Busy week, between baseball season starting, the Somerville Theatre filling screens with special presentations before the festival start, and just going to see regular movies:
First up was The Tales of Hoffman, a Technicolor opera from Powell & Pressburger, and while the digital presentation is not quite so eye-popping as having film to run, it's still a gorgeous thing to watch. Kind of a dull movie, though.
Monday was Opening Day at Fenway Park, which the Red Sox won against the Nationals, handily. It wasn't quite so close for Tuesday's game, but at least that one was exciting. The team was in first place after those games, and although it was pretty clear that a fair chunk of those victories were at least partially the result of other teams really not playing defense well at all, the drop that followed would be pretty severe.
In between, Kill Me Three Times, which must have been pretty close to the end of its run for me to choose a nine-thirty show, although hitting a barbecue place with some friends after the ballgame also contributed.
Thursday night was another end-of runner, Ned Rifle at the Brattle. It's the close of a trilogy that started nearly twenty years earlier with Henry Fool and continued with Fay Grim, although Hal Hartley's less-universal story probably keeps it from getting the attention of other long-running independent series like the ones which started with 7 Up and Before Sunrise.
Saturday, I got up early to head out to Revere because that's where the latest quick Korean import, Twenty, was running (kind of glad those are playing in the city now, despite the impressive concession stand out there). After that, the MBTA must have just gotten me back to Somerville for their brief run of The King and the Mockingbird, an outright peculiar animated film with a long, strange history to go with its odd story and visuals.
That meant I started and ended the week doing the same thing - afternoon repertory presentations in Davis Square. Symmetry!
* * ¾ (out of four)
Seen 16 April 2015 in the Brattle Theatre (first-run/Henry Fool trilogy, DCP (?))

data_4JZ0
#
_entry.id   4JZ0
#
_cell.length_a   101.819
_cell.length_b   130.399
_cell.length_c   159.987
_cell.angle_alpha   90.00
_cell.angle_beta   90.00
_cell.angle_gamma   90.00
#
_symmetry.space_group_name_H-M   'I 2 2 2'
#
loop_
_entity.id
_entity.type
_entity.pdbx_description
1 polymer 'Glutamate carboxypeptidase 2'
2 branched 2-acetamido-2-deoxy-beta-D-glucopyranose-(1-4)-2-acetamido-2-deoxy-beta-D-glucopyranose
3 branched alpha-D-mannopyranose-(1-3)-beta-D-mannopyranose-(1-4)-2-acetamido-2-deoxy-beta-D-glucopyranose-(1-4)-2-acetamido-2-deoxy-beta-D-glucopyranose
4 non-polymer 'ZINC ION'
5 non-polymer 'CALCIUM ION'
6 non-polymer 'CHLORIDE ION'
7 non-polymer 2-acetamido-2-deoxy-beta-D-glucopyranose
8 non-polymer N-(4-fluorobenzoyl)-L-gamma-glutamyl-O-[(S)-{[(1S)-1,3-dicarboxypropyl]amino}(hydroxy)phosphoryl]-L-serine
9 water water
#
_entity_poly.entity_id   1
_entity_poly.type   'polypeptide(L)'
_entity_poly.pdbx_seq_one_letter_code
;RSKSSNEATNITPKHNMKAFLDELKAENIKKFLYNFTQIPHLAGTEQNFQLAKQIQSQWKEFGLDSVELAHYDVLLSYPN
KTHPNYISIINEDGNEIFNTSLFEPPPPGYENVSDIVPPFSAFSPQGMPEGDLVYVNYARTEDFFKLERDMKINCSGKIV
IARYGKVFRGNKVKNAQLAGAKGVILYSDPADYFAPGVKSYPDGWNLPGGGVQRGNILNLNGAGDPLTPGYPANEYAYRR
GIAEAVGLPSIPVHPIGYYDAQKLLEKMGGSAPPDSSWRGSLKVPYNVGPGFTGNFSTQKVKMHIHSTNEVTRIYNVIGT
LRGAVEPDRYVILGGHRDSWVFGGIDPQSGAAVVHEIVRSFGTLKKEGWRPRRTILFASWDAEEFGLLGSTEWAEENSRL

Hal Hartley has just never stuck with me; he's the sort of independent voice that seems to enjoy that designation a bit much at times, preferring to bask in the peculiarity of whatever he has thought up over doing a sensible thing where that could really hold the story together. Take, for instance, Simon Grim (James Urbaniak) deciding to do a comedy vlog despite having no aptitude for it; the mannered performance and hyper-seriousness that would make it very funny with just the tiniest bit of motivation raises skepticism instead. There's a fair chunk of that in Ned Rifle - Hartley's got interesting ideas, but kind of counts on being an auteur with a dedicated audience a bit much.
It's not really crippling, though, in part because the idea he did have - the son of the vain, urban likes of Henry Fool (Thomas Jay Ryan) and Fay Grim (Parker Posey) winding up adopted by humble churchgoing people in the country - winds up making for a fascinating contrast. The foster family of Ned Rifle (Liam Aiken) are the kind of people that New York-based independent filmmakers don't necessarily always get even when they're not trying to appear superior, and going that direction with Ned rather than have him take after his parents makes him the first protagonist of the series that the audience can really feel for from the start.
Because of that, the weird stuff around him - most notably Aubrey Plaza as a traveling companion and intended partner in crime who is simultaneously much more worldly and even more thoroughly damaged than the young man looking to kill his father for the way he has left his and his family's life a mess. Posey, Urbaniak, and Ryan, all reprising roles they've played since 1997, are all just as comfortable as you'd expect, but never complacent in bringing these odd, borderline absurd characters to life.
I'm still never really going to love Hal Hartley, I don't think, but I'll probably keep trying; he's at least eccentric in an interesting way.